sounds of Chicago
Vernon Oliver Price, “Change My Name,” live (TV show), Chicago, 1972
What function hath the Air?
—Emily Dickinson (1830-1886), from 1513 (Franklin)
Rev. Julius Cheeks and the Sensational Nightingales, “Standing at the Judgement” (J. Cheeks), 1959
Sunday Morning with the Sensational Nightingales
by Billy Collins (1941-)
It was not the Five Mississippi Blind Boys
who lifted me off the ground
that Sunday morning
as I drove down for the paper, some oranges, and bread.
Nor was it the Dixie Hummingbirds
or the Soul Stirrers, despite their quickening name,
or even the Swan Silvertones
who inspired me to look over the commotion of trees
into the open vault of the sky.
No, it was the Sensational Nightingales
who happened to be singing on the gospel
station early that Sunday morning
and must be credited with the bumping up
of my spirit, the arousal of the mice within.
I have always loved this harmony,
like four, sometimes five trains running
side by side over a contoured landscape––
make that a shimmering, red-dirt landscape,
wildflowers growing along the silver tracks,
lace tablecloths covering the hills,
the men and women in white shirts and dresses
walking in the direction of a tall steeple.
Sunday morning in a perfect Georgia.
But I am not here to describe the sound
of the falsetto whine, sepulchral bass,
alto and tenor fitted snugly in between;
only to witness my own minor ascension
that morning as they sang, so parallel,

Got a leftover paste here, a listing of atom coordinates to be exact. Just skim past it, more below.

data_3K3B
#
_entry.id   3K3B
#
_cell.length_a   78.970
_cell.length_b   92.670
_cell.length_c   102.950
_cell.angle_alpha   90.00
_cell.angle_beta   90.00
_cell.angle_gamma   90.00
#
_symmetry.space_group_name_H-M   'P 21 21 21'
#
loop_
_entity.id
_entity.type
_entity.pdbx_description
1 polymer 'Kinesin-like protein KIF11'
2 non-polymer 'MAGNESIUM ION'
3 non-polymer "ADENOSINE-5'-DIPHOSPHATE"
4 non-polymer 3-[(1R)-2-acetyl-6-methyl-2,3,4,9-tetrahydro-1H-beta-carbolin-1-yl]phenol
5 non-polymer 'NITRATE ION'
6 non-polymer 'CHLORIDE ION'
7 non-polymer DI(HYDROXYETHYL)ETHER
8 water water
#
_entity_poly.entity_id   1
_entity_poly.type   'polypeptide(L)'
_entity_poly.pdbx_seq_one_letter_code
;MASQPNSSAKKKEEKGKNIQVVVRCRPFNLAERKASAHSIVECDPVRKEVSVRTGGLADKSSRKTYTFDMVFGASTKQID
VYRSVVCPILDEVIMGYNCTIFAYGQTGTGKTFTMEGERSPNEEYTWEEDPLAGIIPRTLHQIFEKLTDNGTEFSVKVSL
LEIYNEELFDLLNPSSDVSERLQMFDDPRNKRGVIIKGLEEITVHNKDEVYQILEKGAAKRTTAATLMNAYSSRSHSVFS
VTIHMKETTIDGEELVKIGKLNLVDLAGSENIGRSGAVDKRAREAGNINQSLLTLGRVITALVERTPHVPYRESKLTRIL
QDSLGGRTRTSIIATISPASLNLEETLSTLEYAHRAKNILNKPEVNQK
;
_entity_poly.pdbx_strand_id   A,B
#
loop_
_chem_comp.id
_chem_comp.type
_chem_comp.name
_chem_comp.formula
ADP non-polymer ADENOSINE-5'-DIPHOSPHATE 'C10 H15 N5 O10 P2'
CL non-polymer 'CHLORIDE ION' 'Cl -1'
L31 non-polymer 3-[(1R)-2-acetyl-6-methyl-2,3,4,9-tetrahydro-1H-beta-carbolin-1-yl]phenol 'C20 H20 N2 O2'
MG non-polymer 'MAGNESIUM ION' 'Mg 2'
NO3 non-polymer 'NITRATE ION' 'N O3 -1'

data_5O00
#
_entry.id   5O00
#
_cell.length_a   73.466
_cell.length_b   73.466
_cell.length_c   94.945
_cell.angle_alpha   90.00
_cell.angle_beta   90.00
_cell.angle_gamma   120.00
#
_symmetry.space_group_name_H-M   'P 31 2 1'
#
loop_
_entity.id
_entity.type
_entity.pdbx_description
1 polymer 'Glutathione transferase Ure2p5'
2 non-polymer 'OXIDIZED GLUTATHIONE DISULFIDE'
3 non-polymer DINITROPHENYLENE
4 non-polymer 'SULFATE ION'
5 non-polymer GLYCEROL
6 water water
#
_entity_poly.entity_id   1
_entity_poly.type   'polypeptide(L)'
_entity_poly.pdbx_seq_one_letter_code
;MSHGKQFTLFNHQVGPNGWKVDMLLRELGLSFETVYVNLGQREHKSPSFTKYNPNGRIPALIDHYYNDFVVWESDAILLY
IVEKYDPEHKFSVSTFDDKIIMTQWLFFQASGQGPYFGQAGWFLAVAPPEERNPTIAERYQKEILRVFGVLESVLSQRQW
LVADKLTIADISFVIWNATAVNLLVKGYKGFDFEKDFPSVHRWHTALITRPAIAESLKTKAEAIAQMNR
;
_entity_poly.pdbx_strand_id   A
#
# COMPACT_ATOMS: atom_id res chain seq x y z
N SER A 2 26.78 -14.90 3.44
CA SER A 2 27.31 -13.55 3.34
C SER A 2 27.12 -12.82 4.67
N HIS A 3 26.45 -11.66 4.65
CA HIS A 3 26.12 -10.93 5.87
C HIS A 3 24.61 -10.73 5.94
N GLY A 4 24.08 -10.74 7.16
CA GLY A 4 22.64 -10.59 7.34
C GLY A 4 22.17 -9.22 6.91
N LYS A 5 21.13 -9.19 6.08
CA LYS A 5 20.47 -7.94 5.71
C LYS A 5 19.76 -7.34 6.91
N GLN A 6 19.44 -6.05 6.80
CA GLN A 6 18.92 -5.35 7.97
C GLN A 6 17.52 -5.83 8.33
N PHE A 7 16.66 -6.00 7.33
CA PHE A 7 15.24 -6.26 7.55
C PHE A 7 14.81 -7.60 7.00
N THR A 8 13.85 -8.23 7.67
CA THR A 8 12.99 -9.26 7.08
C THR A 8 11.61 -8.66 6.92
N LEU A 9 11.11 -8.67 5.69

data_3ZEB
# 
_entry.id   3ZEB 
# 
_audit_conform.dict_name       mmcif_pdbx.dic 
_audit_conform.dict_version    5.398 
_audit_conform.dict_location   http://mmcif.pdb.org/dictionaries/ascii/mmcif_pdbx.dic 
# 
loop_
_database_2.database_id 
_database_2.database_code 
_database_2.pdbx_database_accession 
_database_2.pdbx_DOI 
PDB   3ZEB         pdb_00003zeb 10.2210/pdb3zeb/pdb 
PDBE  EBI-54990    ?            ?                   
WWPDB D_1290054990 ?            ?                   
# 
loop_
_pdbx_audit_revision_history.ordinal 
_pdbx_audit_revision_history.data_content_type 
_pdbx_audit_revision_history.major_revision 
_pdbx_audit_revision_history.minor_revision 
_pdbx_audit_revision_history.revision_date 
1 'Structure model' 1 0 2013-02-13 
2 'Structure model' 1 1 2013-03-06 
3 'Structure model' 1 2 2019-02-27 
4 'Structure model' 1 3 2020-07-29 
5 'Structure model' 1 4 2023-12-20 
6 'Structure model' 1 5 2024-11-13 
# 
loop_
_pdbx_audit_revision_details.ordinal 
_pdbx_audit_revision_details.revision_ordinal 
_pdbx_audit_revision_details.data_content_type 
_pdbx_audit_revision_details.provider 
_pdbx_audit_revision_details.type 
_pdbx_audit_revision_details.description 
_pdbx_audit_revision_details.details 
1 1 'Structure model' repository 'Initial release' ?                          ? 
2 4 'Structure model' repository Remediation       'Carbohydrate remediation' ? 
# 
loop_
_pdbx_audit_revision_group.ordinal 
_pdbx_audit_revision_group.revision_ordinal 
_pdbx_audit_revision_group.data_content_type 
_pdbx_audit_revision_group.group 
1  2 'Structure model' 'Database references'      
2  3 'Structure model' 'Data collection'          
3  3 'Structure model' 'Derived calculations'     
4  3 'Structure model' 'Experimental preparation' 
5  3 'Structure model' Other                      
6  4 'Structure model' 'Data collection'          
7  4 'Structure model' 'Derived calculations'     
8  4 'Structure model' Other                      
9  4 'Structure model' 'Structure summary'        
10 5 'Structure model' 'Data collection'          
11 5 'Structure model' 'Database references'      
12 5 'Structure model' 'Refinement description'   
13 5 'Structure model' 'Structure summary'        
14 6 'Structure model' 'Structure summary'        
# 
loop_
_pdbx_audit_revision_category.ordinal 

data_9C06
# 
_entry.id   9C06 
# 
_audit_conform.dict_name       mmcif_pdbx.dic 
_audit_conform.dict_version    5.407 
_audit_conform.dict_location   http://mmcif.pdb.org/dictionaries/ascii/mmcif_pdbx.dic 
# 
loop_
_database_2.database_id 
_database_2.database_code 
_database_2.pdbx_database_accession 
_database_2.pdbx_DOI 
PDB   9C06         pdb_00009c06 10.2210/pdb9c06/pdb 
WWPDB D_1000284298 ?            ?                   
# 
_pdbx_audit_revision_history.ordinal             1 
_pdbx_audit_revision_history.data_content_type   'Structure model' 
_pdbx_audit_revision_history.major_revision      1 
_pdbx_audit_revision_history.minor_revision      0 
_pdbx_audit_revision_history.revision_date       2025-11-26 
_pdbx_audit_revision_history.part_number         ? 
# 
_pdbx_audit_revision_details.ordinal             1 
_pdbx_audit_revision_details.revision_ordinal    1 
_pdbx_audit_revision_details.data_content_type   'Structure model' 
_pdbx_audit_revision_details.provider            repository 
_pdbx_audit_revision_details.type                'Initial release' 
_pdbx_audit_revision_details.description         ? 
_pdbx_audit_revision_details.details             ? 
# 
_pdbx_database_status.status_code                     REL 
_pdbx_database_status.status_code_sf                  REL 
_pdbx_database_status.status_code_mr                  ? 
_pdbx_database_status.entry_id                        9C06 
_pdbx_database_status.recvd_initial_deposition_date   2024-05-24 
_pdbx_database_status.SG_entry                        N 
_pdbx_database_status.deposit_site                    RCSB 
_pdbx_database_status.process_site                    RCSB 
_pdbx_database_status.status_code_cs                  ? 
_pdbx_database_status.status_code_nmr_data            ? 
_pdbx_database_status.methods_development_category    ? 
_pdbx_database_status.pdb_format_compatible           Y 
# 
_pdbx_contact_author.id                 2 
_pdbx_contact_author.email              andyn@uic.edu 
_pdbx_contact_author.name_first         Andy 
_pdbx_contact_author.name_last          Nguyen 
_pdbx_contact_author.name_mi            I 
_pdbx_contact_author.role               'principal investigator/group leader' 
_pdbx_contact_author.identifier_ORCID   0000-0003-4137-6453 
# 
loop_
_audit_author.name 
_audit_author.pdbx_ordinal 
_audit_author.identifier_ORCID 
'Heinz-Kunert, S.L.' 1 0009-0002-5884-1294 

about the usual themes,
the garden of suffering,
the beads of blood on the forehead,
the stone before the hillside tomb,
and the ancient rolling waters
we would all have to cross some day.
God bless the Sensational Nightingales,
I thought as I turned up the volume,
God bless their families and their powder blue suits.
They are a far cry from the quiet kneeling
I was raised with,
a far, hand-clapping cry from the candles
that glowed in the alcoves
and the fixed eyes of saints staring down
from their corners.
Oh, my cap was on straight that Sunday morning
and I was fine keeping the car on the road.
No one would ever have guessed
I was being lifted into the air by nightingales,
hoisted by their beaks like a long banner
that curls across an empty blue sky,
caught up in the annunciation
of these high, most encouraging tidings.
Pilgrim Jubilee Singers (aka Pilgrim Jubilees), “Testify” (feat. Cleve Graham), “Old Ship of Zion” (feat. Clay Graham), live, TV Show (Jubilee Showcase), Chicago, 1964
this morning, Oak Park, Ill.
a walk, a voice, a poem
“The Door” by Miroslav Holub (1923-1998), translated from Czech by Ian Milner
Blind Willie Johnson (1897-1945), “God Don’t Never Change,” recorded 12/10/1929 (New Orleans)
Within this temporal body composed of a hundred bones and nine holes there resides a spirit which, for lack of an adequate name, I think of as windblown.
—Matsuo Basho (1644-1694), The Knapsack Notebook (translated from Japanese by Sam Hamill)
sounds of Chicago
This track, even after forty years, I never tire of hearing.
Albertina Walker (1929-2010) with Rev. James Cleveland (1931-1991), “Please Be Patient with Me” (J. Cleveland), live, Chicago, 1979 (Please Be Patient with Me)
yesterday, Chicago (Columbus Park)
Mahalia Jackson (1911-1972), “How I Got Over” (C. Ward), live, Chicago
Do you not see how necessary a World of Pains and troubles is to school an Intelligence and make it a soul?
—John Keats (1795-1821), letter to his brother George Keats, 1819